I have found theology and church history coming alive because of my new interest in the arts.
While Sorting Through Books at the inevitable book table at a recent conference, several pastors were heard to say that they were weary of looking at layers of books. They would select—if at all—only rare treasures that would speak directly to their own needs.
Now that I am in my forties, I find my obsession for reading is beginning to subside. I am picky. Colorful jackets do not bait me as they once did. As a result, however, an empty spot has appeared in my life. In an effort to fill this uncomfortable emptiness, I decided to investigate a new area of interest. I decided to try the arts.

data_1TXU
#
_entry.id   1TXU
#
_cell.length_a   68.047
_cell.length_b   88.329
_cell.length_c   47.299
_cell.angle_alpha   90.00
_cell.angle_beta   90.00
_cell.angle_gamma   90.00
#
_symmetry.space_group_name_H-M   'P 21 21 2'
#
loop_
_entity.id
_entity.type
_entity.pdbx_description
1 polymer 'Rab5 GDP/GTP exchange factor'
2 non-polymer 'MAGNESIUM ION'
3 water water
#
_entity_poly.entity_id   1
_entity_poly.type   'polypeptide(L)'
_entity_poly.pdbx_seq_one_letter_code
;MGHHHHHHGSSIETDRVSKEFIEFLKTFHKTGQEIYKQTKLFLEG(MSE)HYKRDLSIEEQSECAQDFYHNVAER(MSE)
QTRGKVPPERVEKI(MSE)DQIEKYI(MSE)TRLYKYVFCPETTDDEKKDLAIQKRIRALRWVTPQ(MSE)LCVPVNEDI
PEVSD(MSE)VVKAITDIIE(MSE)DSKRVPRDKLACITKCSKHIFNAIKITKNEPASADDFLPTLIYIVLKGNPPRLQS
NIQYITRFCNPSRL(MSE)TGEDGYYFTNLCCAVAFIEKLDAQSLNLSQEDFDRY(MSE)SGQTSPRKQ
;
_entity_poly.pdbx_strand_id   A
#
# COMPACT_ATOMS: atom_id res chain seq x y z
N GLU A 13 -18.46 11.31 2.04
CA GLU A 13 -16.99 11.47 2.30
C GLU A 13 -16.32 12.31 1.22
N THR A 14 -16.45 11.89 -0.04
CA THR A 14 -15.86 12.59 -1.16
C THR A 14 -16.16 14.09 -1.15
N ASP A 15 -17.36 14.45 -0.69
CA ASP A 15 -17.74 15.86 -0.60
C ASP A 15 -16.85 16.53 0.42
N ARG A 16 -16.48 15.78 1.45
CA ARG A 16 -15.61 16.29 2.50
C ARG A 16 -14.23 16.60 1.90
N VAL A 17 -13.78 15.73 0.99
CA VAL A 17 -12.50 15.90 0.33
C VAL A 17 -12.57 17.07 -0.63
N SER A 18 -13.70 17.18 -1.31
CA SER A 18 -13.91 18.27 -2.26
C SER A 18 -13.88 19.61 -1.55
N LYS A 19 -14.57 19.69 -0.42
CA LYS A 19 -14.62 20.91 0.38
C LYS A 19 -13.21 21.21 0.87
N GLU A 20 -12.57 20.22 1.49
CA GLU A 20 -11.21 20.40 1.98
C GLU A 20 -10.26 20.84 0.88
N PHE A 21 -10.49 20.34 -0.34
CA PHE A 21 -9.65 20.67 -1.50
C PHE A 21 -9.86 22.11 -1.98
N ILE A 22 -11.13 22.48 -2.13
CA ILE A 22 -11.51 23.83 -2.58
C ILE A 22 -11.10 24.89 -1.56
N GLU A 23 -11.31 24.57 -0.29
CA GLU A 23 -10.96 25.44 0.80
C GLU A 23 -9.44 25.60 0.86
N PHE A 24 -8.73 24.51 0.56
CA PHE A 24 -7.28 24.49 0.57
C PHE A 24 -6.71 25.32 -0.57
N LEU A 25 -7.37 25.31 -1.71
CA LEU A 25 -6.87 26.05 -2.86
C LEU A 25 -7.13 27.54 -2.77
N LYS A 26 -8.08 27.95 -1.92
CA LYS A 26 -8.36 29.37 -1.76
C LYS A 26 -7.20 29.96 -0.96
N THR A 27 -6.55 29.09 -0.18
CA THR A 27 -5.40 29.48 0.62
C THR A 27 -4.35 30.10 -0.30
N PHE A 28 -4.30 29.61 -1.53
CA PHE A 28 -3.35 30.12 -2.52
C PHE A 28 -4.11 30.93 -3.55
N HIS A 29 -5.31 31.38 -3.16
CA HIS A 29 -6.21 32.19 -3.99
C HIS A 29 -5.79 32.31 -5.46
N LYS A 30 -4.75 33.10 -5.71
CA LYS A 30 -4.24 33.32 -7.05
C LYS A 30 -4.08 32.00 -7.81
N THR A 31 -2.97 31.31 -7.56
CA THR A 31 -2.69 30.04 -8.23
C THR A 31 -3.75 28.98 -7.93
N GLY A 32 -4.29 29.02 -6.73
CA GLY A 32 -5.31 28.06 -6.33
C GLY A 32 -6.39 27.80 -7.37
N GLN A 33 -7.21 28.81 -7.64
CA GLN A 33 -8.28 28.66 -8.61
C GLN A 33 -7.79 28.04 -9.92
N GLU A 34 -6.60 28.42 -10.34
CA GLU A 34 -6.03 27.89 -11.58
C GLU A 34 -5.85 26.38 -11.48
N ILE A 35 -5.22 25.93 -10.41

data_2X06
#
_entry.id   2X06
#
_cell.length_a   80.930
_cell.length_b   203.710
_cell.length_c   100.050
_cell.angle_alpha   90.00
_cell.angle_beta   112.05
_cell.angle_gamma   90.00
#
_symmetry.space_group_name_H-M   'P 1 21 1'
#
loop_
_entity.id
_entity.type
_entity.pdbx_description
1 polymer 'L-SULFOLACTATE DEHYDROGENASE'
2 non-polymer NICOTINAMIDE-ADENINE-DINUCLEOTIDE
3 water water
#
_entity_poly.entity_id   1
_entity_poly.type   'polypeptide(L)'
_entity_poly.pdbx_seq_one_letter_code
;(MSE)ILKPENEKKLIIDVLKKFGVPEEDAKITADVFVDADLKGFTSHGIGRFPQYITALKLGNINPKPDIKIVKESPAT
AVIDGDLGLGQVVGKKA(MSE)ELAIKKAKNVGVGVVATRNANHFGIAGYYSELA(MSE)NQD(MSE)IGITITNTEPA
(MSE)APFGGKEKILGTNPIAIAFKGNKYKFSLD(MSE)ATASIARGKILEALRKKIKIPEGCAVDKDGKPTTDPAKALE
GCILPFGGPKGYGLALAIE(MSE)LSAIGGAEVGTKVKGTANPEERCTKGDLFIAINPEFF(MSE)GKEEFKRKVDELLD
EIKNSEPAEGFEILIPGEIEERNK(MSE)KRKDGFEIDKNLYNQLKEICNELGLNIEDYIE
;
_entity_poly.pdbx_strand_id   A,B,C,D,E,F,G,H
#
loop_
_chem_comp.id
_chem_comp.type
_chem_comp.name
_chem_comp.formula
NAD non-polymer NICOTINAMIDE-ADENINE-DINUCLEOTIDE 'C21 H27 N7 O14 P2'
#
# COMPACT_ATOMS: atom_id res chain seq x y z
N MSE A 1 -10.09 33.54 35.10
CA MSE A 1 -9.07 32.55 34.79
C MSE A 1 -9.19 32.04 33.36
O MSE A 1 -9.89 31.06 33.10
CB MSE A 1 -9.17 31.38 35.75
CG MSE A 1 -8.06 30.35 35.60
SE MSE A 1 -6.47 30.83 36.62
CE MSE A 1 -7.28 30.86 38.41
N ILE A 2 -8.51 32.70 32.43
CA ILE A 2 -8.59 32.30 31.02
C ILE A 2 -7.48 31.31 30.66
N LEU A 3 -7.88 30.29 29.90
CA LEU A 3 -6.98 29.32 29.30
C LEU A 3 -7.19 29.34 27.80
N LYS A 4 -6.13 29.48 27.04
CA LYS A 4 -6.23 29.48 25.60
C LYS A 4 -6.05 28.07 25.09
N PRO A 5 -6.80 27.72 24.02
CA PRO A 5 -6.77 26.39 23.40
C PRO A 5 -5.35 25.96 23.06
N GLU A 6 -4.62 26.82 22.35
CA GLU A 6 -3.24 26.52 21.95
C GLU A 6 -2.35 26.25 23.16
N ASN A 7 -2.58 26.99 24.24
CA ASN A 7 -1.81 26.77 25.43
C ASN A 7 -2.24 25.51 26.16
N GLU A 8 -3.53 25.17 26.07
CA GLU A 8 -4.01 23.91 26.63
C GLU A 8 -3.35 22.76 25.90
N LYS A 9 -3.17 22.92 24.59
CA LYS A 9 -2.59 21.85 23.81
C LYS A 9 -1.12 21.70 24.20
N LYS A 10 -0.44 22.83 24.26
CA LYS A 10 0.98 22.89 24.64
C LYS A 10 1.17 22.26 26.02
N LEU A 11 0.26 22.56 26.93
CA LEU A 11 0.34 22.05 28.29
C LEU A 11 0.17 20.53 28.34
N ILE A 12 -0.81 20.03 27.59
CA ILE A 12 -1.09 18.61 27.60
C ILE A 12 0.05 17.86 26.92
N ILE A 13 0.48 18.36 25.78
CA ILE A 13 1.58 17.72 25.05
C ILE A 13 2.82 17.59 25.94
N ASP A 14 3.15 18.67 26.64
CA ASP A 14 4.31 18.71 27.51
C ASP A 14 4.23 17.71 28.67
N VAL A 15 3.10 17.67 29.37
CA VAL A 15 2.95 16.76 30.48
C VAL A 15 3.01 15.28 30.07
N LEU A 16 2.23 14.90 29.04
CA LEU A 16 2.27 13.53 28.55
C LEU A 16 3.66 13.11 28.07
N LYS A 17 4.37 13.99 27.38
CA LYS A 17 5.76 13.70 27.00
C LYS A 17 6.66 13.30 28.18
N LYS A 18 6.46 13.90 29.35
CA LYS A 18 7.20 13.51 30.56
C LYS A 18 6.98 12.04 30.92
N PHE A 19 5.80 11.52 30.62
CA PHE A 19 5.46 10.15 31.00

I have always been interested in painting and music. However, because of the attention I concentrated on theology and church history, I didn’t have time to explore more in the arts. Now I began by purchasing The Story of Painting, by H. W. Janson. I decided I would study, not simply read, this work. I examined individual paintings so closely that I began to feel I had given myself an introductory course in each one. Then I tested myself, flipping through the book to see if I could name the painter of each work without sneaking a look at captions.
I went on to other works, such as The Story of Art, by Gombrich, A Treasury of Impressionism, by Harris, The Larousse Encyclopedia of Renaissance and Baroque Art, by Hamlyn, and Famous Artists of the Past, by Chase. Friends and relatives began to give me gifts, which included such works as Rembrandt’s Life of Christ, Western European Painting, The Life of Christ in Stained Glass, and Great Masterpieces of World Art.
As I read, I began to feel an old hankering to paint. Unfortunately, my box of oils had collected ...1
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